Ridiculous History: That Time Wine Flowed Out of the Taps

A shot from the busy 2008 Sagra dell'Uva di Marino, the annual festival that usually features a fountain briefly flowing with wine. That year, however, things didn't go quite as planned. Dimdimich/Chepko/Gino via Wikimedia Commons

On the first Sunday of October, thousands of Europeans gather in the Roman Hills for La Sagra dell'Uva di Marino. The long-standing wine festival features good wine, of course, as well as processions, historical costumes, music and even a jousting tournament.

The festival, hosted in the small working town of Marino, Italy, has been around since 1925, when it was advocated for by Leone Ciprelli, a local poet with a deep affection for history and an even deeper love of traditions. He wanted a festival to celebrate the return of Admiral Marcantonio Colonna following his victory over the Turks at the Battle of Lepanto in 1571, as well as the return of Colonna's 250 sailors. Among the sailors was a vine grower who, legend says, brought back a Malvasia vine from the island of Candia, a grape which the little town of Marino is now known for.


The local government was all too happy to comply and form a festival to celebrate the victory. If it happened to also provide great publicity for their local white wine industry, so be it.

The most famous part of the festival occurs at the Fountain of the Four Moors, which sits in the center of the town's courtyard and is named after the Moors whom Admiral Colonna brought back as slaves to work the vineyards.

Each year, at the pivotal moment of the festival, called the 'Miracolo,' the fountain flows with chilled white wine from a local vineyard (which the crowd happily imbibes) as representation of the miracle of turning water into wine.

It was at this very pivotal moment of the 2008 Sagra dell'Uva festival that a real "miracle" occurred: The priests blessed the fountain, as tradition dictated. The mayor, dignitaries, locals and tourists alike all waited anxiously, glasses and jugs in hand, for the wine to start flowing and the party to start. As their wait grew, the cry of "Miracolo! Miracolo!" rang out from the nearby houses instead.

It turns out the city's water engineers, in charge of connecting the pipes from the local vineyard to the fountain, made a tiny error. As a result, the wine was not piped into the fountain but into the main water supply line of the local houses surrounding the courtyard. Locals filling pots with water to boil pasta, or buckets to clean their floors, were instead met with a free, in-home, all-you-can-drink supply of Marino DOC wine flowing from their taps. (DOC means denominazione di origine controllata, and is a quality assurance labeling system that Italy uses mostly for cheese and wine.)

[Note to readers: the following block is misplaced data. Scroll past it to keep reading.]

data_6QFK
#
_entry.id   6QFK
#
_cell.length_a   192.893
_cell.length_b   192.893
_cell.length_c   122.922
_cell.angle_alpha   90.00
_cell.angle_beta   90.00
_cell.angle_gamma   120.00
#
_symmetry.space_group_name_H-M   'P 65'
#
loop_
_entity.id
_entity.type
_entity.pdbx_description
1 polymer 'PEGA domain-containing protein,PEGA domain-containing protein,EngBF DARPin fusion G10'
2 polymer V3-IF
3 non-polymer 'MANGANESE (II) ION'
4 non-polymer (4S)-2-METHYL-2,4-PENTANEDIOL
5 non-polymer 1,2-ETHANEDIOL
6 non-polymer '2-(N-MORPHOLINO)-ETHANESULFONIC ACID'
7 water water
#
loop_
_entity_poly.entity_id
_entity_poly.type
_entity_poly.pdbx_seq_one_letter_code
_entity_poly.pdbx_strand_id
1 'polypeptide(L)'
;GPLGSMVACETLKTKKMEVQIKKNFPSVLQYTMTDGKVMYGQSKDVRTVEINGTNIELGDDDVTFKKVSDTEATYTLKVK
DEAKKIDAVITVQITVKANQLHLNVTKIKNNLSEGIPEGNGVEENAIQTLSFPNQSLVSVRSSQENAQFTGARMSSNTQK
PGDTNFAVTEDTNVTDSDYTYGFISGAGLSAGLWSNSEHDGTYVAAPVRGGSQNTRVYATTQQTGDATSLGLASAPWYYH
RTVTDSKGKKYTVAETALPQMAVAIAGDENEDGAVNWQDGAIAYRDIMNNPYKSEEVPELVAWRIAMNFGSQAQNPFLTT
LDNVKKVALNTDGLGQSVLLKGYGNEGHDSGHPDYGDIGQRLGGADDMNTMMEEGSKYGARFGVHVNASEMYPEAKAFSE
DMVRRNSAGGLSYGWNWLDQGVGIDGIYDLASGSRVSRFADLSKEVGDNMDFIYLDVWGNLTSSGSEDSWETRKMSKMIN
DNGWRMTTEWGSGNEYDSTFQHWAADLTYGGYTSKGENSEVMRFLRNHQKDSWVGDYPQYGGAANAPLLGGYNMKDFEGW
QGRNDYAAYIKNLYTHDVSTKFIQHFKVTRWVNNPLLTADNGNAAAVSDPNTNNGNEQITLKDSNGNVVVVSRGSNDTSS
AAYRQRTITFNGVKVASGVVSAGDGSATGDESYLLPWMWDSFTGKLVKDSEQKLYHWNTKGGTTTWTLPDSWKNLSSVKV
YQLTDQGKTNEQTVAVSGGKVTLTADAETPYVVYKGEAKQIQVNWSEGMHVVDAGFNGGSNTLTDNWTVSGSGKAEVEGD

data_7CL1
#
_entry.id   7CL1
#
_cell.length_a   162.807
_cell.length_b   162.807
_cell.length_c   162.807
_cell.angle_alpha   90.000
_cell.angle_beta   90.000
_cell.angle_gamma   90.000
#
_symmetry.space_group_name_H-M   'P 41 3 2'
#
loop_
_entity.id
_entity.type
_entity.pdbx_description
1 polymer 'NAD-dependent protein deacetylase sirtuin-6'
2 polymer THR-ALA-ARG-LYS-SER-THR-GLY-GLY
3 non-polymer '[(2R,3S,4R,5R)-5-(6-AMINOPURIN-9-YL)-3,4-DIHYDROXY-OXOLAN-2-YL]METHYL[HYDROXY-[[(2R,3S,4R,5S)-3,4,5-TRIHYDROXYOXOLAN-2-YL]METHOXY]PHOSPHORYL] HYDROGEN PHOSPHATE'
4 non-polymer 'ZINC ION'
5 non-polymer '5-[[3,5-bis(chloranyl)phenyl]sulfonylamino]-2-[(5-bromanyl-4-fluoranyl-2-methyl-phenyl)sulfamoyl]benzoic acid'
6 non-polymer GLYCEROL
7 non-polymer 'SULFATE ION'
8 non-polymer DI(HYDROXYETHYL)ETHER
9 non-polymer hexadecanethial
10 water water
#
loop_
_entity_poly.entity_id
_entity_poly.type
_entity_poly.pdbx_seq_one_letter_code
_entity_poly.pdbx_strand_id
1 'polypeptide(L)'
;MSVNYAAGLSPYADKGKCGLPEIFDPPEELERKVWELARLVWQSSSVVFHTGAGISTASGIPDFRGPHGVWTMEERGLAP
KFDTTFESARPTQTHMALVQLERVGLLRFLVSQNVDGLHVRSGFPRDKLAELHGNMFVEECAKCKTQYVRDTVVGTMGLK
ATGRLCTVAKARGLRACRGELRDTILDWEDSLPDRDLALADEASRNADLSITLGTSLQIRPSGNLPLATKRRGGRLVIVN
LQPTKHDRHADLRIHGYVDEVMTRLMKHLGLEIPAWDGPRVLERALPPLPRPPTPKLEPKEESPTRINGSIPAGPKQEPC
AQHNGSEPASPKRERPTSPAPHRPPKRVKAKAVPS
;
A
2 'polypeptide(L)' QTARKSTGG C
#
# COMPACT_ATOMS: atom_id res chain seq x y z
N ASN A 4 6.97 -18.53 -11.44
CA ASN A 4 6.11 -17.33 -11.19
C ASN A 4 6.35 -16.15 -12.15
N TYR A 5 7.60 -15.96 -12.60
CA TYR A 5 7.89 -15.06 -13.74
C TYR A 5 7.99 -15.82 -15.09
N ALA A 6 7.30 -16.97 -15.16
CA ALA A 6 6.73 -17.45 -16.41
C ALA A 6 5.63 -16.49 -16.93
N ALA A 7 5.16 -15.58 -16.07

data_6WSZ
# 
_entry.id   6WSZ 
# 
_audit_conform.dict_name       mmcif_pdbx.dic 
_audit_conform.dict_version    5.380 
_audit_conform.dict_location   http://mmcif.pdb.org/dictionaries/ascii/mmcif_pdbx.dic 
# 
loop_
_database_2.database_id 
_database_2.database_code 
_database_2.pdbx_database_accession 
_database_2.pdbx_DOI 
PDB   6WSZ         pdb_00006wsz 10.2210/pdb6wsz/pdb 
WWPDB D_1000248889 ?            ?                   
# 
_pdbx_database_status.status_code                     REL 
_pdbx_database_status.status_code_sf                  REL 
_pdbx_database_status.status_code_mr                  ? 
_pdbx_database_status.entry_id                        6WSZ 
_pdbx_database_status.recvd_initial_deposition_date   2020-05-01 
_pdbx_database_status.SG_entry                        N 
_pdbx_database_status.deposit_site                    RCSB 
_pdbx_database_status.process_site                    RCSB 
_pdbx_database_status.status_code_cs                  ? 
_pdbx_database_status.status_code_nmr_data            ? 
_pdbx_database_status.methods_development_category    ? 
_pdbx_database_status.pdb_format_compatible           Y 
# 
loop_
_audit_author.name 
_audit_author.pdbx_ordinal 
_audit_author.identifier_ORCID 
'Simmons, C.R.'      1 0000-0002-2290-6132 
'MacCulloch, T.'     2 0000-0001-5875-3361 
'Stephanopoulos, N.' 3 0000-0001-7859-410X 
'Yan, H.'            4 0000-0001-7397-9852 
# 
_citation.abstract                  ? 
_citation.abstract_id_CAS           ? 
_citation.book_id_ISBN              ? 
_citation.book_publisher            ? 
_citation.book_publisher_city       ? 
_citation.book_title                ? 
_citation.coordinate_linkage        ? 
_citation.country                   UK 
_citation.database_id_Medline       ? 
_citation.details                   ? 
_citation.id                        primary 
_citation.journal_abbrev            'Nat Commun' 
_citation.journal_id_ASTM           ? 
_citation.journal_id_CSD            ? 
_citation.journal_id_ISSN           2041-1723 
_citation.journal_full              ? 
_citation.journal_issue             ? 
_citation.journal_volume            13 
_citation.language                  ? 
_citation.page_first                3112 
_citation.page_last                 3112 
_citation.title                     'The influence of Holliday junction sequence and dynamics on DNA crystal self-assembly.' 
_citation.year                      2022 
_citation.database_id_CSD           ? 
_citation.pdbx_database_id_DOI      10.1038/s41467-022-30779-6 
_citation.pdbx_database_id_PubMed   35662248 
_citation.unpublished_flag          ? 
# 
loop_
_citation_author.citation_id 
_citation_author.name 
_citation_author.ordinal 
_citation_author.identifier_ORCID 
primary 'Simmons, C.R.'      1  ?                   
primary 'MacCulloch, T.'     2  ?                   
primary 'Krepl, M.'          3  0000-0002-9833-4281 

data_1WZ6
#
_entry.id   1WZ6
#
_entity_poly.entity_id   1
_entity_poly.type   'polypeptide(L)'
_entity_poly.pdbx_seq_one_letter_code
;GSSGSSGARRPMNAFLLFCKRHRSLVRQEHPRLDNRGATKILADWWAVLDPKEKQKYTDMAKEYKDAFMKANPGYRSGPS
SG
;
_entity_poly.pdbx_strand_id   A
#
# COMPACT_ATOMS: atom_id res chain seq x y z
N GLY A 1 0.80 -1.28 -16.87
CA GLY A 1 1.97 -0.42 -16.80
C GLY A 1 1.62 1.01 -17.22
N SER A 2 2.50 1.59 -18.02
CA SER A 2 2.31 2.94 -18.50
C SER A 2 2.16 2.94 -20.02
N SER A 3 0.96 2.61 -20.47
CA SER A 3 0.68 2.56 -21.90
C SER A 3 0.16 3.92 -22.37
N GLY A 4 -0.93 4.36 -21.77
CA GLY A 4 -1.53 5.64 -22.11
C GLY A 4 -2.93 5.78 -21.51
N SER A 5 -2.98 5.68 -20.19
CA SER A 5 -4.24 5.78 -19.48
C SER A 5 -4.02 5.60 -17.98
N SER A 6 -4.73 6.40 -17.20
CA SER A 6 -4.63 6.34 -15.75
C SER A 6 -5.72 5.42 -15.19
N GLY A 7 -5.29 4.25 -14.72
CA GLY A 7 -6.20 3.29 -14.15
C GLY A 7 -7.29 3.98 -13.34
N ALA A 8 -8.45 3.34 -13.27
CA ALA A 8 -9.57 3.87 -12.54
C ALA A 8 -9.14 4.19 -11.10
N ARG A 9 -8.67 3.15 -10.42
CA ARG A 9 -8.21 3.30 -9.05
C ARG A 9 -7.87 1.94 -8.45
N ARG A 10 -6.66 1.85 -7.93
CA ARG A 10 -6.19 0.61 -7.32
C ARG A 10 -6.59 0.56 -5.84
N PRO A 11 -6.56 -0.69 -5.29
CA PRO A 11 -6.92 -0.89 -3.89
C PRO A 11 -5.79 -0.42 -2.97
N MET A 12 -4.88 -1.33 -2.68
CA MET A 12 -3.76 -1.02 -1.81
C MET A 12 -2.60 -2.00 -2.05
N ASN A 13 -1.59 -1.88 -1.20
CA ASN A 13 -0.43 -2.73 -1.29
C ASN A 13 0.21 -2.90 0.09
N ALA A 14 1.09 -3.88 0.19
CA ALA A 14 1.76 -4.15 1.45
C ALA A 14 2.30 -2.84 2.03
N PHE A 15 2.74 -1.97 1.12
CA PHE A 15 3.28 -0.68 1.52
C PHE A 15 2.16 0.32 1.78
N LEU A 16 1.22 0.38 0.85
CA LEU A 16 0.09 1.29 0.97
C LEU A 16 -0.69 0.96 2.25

"Apparently the people living around the square who got the wine coming out of their taps were very surprised," Marino Mayor Adriano Palozzi told the BBC after it happened. "They thought that it might be some kind of present from the local council! It only lasted three minutes, we corrected it straight away."

Only about a dozen houses situated around the square, along with the town's main bar, experienced wine flowing out of their taps.

Want to taste some Marino DOC wine for yourself? You'll probably have to go to Italy for that. A lot of wine from smaller regions like Marino simply aren't being imported to the U.S., thanks to a lack of demand. But that may be changing.

Manjula deSilva, a wine educator and buyer for a wine store in Atlanta, says, "Marino is one of a number of DOCs that we've not experienced here, but that doesn't mean we won't see it sometime in the near future. We are seeing massive interest in these smaller DOCs."

Festivals like La Sagra dell'Uva di Marino can only help that.

"Marino in particular has a great story to tell with the Miracolo at the festival. It's a perfect marketing tool," says deSilva. 

And if wine flowing from kitchen sinks doesn't drive tourism, what will?